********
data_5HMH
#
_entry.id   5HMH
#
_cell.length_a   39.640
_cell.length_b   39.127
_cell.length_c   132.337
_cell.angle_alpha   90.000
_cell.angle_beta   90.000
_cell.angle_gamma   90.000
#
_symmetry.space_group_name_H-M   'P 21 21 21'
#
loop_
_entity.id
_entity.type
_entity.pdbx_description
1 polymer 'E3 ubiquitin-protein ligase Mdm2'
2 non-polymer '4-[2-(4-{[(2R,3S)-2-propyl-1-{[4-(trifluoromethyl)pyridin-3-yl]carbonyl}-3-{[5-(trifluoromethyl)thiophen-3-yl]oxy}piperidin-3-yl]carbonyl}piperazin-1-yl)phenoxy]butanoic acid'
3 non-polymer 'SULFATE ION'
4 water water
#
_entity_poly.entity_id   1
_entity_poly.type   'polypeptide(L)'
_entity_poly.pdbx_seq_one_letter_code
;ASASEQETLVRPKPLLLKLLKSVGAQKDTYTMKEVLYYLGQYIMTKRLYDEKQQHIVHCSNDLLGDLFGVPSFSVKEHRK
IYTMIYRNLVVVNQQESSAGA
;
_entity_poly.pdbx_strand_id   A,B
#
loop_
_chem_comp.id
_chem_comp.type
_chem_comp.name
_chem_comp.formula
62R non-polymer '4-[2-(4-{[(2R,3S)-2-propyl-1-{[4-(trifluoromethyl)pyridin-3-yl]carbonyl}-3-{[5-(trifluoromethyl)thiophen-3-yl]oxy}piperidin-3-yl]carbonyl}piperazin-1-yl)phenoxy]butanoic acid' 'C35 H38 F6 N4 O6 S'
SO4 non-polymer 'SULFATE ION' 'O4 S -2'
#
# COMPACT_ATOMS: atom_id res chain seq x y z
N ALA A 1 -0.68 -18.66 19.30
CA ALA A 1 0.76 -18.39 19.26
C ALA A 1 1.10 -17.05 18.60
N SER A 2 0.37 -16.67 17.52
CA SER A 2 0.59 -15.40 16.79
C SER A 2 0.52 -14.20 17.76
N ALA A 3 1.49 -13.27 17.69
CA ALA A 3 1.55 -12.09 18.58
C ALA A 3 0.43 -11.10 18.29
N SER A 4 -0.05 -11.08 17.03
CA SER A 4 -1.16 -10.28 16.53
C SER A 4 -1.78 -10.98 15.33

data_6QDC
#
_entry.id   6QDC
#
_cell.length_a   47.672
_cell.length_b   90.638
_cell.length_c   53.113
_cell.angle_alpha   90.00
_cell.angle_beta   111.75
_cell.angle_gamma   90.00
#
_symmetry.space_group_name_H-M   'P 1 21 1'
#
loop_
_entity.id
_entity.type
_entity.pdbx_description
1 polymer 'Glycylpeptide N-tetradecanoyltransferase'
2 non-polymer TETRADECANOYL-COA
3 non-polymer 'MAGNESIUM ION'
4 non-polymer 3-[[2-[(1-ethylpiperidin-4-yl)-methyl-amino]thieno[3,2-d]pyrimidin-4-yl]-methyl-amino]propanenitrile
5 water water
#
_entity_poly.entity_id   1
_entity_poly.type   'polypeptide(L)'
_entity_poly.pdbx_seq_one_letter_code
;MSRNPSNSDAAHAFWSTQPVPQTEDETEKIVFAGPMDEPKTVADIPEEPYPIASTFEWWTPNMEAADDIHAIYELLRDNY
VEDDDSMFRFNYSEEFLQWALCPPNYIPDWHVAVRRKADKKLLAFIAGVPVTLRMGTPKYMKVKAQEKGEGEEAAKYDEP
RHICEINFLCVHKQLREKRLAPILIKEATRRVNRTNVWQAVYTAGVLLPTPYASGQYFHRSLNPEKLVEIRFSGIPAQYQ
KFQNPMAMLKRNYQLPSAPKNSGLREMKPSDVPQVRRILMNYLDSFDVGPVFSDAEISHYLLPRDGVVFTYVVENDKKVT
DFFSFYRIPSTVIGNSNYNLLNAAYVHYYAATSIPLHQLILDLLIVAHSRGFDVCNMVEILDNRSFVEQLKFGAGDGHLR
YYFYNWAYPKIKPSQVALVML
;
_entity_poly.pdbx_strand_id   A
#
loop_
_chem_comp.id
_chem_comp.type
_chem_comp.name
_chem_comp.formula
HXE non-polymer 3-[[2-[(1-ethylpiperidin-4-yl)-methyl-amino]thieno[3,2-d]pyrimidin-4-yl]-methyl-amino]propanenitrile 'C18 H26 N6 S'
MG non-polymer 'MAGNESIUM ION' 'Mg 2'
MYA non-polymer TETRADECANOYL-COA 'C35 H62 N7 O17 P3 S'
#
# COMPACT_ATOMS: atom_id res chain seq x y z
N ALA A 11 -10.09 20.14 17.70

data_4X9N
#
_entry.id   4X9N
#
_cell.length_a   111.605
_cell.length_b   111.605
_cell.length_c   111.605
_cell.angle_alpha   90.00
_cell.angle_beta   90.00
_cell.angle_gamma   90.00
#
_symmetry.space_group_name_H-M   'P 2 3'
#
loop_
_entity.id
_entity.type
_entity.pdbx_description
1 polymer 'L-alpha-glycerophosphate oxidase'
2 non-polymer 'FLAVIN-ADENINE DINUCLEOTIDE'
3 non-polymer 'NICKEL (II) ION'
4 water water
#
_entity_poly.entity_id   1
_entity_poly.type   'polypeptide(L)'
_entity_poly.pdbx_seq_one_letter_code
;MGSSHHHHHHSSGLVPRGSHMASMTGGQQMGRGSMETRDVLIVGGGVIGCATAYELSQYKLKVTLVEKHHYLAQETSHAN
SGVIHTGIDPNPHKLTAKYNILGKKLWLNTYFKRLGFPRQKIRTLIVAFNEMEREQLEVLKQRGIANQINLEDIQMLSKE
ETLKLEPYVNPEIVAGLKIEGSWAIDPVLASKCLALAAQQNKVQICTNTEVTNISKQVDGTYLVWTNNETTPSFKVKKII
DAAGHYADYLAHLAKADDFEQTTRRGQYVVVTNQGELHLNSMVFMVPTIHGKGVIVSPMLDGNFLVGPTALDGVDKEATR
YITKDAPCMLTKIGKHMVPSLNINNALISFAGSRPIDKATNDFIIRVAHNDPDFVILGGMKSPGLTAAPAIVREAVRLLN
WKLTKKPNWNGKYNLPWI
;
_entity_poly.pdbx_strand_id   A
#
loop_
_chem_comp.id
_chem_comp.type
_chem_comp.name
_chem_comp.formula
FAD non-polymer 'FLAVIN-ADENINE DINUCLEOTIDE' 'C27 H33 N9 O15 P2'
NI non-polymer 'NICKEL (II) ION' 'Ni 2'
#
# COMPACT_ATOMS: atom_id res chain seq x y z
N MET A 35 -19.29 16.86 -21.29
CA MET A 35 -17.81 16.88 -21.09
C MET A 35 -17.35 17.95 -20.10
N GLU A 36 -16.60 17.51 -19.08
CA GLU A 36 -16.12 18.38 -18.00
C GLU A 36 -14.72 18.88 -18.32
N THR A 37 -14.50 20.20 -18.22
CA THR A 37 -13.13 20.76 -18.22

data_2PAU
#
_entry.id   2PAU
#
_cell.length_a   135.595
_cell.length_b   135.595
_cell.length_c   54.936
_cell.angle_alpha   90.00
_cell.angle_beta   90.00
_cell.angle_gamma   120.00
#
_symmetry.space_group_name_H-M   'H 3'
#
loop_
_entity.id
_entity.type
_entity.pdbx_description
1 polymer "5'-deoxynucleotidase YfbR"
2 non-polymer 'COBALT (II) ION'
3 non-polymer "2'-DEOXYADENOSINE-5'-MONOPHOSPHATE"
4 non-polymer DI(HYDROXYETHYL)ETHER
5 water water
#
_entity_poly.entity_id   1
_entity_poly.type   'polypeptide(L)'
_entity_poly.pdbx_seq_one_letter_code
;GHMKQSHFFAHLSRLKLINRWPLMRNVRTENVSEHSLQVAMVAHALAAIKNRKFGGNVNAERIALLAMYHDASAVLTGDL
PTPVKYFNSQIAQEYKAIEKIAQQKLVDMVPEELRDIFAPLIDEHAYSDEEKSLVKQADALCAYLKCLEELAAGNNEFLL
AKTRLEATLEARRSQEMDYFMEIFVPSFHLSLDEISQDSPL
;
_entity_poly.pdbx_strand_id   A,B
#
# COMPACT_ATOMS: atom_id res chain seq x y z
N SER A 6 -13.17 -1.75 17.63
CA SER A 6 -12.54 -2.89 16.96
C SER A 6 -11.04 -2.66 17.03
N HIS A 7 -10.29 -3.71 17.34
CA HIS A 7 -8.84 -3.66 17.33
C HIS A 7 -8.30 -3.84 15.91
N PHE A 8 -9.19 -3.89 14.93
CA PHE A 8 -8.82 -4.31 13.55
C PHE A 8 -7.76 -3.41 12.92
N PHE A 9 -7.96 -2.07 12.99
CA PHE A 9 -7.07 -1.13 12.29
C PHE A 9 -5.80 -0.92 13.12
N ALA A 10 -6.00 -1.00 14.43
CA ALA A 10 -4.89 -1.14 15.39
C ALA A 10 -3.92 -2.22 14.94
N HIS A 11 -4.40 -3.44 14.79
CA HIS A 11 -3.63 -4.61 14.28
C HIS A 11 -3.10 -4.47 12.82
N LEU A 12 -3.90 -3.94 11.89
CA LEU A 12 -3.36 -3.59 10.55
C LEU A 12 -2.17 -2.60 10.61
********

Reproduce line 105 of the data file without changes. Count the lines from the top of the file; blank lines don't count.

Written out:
_cell.angle_alpha   90.00